DIR: Richard Curtis WRI: Richard Curtis, PRO: Tim Bevan, Eric Fellner. DOP: John Guleserian. ED: Mark Day. DES: John Paul Kelly. CAST: Domhnall Gleeson, Bill Nighy, Rachel McAdams
Tim Lake (Domhnall Gleeson) is a sensitive man. He adores his sister, worships his father and is desperate to find love. However, Tim has a secret weapon when it comes to romance, time travel. He can fix problematic interactions, re-experience fantastic moments and generally find the woman of his dreams. But, as his father (Bill Nighy) who shares his son’s unusual gift explains, there’s a catch, Tim can only travel back through his own lifetime and not past certain life altering incidents. Nonetheless Tim excitedly tries out his new talent only to be met with unrequited love and general disappointment. That is until he meets the beautiful shy American Mary (Rachel McAdams) his perfect woman who just happens to reciprocate his romantic feelings. However, his relationship with Mary doesn’t run smoothly as an intervention in the life of a friend leads him to lose her number forcing him to travel back in time in order to re-meet her. Tim is then continually motivated by his love for Mary to perfect every moment of their relationship so that they can have a wonderful, regret free life. But as time passes and various events arise Tim realises he can’t change everything, nor protect his loved ones.
About Time marks Curtis’ third outing as a director and in many ways it is his most successful. The usual criticism of Curtis’ work is that it is far too syrupy and sentimental. This film is very sweet, however, the inclusion of time travel manages to some what dilute the saccharine elements and inject life and interest into the story. Nevertheless this is still very much a Curtis fairytale with beautiful shots of Cornwall and London forming the backdrop to Tim and Mary’s romance, which is filled with bumbling interactions and heartfelt declarations. But, it is Tim’s relationship with his father that is the true heart of the film. Nighy and Gleeson have excellent chemistry creating a believable father and son relationship which forms the backbone of the story. Gleeson offers a natural, endearing performance although he occasionally veers into Hugh Grant territory, particularly throughout the voiceover.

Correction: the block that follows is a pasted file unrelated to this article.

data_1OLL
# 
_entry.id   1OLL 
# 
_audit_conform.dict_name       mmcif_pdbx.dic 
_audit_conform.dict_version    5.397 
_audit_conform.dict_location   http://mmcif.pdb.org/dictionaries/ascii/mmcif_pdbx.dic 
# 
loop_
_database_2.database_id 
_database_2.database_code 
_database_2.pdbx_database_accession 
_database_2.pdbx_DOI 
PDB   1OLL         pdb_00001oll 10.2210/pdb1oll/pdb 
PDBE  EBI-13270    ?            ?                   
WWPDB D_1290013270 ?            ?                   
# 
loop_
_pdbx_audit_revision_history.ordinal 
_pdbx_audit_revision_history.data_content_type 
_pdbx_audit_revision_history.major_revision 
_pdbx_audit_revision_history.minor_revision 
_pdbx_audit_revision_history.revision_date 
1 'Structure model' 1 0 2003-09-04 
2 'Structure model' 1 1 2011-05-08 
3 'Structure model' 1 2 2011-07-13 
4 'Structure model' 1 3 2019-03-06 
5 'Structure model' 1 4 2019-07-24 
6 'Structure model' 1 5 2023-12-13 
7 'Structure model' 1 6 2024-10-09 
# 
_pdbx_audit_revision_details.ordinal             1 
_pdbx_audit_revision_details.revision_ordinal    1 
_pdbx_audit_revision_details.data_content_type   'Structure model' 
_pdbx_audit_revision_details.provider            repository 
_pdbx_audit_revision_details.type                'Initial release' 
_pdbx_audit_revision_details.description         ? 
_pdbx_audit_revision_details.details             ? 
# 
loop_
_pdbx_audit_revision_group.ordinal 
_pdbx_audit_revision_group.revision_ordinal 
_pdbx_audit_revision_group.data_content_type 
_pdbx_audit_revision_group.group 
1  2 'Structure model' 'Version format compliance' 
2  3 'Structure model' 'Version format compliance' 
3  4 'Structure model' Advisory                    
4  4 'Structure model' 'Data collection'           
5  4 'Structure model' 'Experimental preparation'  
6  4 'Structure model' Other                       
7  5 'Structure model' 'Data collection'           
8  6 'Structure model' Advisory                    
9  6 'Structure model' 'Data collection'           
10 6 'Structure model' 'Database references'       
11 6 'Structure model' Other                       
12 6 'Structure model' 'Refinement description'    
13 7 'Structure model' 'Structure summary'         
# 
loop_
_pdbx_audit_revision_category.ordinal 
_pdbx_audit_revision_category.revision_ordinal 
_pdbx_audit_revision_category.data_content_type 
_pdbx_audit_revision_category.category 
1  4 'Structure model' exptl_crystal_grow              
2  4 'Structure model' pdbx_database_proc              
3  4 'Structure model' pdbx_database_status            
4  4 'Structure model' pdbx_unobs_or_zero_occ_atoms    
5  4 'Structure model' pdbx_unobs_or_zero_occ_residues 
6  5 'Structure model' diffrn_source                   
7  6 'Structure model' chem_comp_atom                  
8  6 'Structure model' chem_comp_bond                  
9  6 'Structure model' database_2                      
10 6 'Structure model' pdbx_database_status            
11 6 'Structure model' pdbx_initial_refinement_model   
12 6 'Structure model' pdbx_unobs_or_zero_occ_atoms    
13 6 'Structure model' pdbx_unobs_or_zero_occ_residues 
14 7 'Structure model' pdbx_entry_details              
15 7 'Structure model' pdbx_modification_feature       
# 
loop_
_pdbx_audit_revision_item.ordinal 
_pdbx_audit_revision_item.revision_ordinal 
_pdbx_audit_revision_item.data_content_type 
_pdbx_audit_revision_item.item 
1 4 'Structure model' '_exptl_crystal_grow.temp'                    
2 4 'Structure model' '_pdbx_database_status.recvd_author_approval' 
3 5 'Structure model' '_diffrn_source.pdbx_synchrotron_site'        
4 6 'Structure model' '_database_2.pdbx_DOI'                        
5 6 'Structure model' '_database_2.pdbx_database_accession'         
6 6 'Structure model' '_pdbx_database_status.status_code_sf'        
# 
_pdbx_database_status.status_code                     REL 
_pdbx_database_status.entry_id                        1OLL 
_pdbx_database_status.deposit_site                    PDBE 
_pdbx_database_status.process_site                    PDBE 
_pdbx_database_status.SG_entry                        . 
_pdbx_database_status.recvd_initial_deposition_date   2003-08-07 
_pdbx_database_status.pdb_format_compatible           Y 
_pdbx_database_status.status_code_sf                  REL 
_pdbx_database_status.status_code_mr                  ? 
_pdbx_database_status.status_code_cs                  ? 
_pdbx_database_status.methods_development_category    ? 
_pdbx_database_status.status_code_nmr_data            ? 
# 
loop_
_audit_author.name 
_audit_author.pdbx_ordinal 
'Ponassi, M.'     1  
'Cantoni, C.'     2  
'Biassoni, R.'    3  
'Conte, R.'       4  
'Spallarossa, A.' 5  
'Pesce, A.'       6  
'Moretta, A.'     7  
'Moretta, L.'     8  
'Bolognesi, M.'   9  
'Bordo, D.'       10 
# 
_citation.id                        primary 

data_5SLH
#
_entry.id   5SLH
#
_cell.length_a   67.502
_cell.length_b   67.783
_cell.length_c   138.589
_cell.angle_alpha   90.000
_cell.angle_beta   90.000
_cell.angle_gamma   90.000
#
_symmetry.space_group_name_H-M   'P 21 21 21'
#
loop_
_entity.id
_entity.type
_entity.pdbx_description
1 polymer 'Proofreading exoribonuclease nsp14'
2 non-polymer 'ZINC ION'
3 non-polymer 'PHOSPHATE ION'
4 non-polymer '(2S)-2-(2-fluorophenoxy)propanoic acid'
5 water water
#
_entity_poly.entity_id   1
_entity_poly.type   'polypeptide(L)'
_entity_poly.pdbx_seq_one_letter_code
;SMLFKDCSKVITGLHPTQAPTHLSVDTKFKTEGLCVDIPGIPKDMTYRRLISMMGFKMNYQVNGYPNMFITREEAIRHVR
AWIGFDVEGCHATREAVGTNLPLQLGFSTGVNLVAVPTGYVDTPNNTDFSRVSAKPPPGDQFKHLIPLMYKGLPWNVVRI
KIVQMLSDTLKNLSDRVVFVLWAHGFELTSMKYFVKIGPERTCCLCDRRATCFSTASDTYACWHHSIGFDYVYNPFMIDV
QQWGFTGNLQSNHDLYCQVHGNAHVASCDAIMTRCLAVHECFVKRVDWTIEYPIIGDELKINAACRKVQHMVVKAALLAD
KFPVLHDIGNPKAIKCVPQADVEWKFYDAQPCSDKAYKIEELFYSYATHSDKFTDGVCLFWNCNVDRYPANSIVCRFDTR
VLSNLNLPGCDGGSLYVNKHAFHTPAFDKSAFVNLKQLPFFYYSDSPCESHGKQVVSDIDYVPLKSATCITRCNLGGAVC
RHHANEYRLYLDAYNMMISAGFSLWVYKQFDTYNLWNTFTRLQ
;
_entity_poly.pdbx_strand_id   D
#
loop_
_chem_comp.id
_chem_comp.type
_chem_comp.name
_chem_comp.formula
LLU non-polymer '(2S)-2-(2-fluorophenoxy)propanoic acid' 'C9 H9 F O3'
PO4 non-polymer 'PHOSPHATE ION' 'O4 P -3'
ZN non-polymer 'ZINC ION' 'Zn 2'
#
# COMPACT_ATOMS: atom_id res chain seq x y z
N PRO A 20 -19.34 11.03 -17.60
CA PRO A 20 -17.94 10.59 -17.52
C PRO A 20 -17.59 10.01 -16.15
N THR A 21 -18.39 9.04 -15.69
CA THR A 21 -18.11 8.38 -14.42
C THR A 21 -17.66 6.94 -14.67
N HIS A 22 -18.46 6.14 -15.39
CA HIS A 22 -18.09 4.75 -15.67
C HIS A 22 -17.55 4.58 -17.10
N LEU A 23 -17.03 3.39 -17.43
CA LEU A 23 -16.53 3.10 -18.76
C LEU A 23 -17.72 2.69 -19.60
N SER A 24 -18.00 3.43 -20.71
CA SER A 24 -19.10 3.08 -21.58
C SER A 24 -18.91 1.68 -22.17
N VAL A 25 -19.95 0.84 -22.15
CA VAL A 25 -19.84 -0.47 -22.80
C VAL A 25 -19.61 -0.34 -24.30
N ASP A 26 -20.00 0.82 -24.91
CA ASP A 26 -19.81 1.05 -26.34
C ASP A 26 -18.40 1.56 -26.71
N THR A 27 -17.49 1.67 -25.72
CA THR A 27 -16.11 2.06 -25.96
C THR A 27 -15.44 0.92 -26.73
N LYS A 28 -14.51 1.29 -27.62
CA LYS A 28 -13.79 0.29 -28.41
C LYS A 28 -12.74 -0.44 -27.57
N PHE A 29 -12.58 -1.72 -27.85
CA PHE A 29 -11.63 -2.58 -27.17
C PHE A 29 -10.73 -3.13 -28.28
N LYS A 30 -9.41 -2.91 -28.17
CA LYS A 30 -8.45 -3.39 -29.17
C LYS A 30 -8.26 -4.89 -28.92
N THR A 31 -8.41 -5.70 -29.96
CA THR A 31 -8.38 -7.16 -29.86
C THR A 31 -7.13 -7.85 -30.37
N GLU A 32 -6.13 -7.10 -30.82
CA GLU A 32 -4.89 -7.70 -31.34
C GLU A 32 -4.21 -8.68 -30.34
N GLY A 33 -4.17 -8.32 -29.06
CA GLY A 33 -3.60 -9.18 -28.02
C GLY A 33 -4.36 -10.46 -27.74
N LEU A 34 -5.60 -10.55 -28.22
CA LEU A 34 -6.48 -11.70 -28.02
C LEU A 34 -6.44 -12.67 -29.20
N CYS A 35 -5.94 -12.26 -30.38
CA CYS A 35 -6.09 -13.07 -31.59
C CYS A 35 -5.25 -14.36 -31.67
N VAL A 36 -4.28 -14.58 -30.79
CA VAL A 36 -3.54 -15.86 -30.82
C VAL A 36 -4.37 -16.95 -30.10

However, he has excellent comic timing and can deliver humorous lines with more conviction than other leading men who have appeared in Curtis’ films. Indeed the casting of Gleeson was a wise move as his presence acts as another way to infuse some freshness into the film, which for the most part is populated by Curtis’ usual collaborators, like Bill Nighy, whose performance is highly watchable, if not particularly new or taxing. The rest of the cast represent many of the traditional stereotypes used in romantic comedies particularly British romantic comedies, the sarcastic drunk, the lovable innocent and the trampy best friend. Fortunately these stereotypes are toned down enabling them to actually contribute to the comedic moments. Therefore Curtis has managed to include some devises which mitigate the nostalgic sentimentality and the cheesy characterisation and make a film about time travel that’s more believable than previous work.
However, the film is too long and drawn out repetitively making the same point, that we should remember every moment, however small or mundane. This point was reinforced by saccharine dialogue and a cringe inducing montage of normal people enjoying simple pleasures, which was unnecessary. The time travel theme can only do so much to temper the inclusion of such soppy elements which in the end do make the film overly sweet. These aspects of the film also lead to the plot becoming messy and unwieldy particularly during the films conclusion. About Time would certainly have benefited from a more concise ending.
Nonetheless, Richard Curtis’ film is enjoyable, funny and at times moving. The time altering element and Gleeson’s performance help to curtail the sentimentality but the film is let down by a messy conclusion that allows for too much indulgent sentimentality. Regardless of its flaws romantic comedy fans will still be entertained by this gentle comedy.
Rated 12A (see IFCO website for details)
About Time is released on 4th September 2013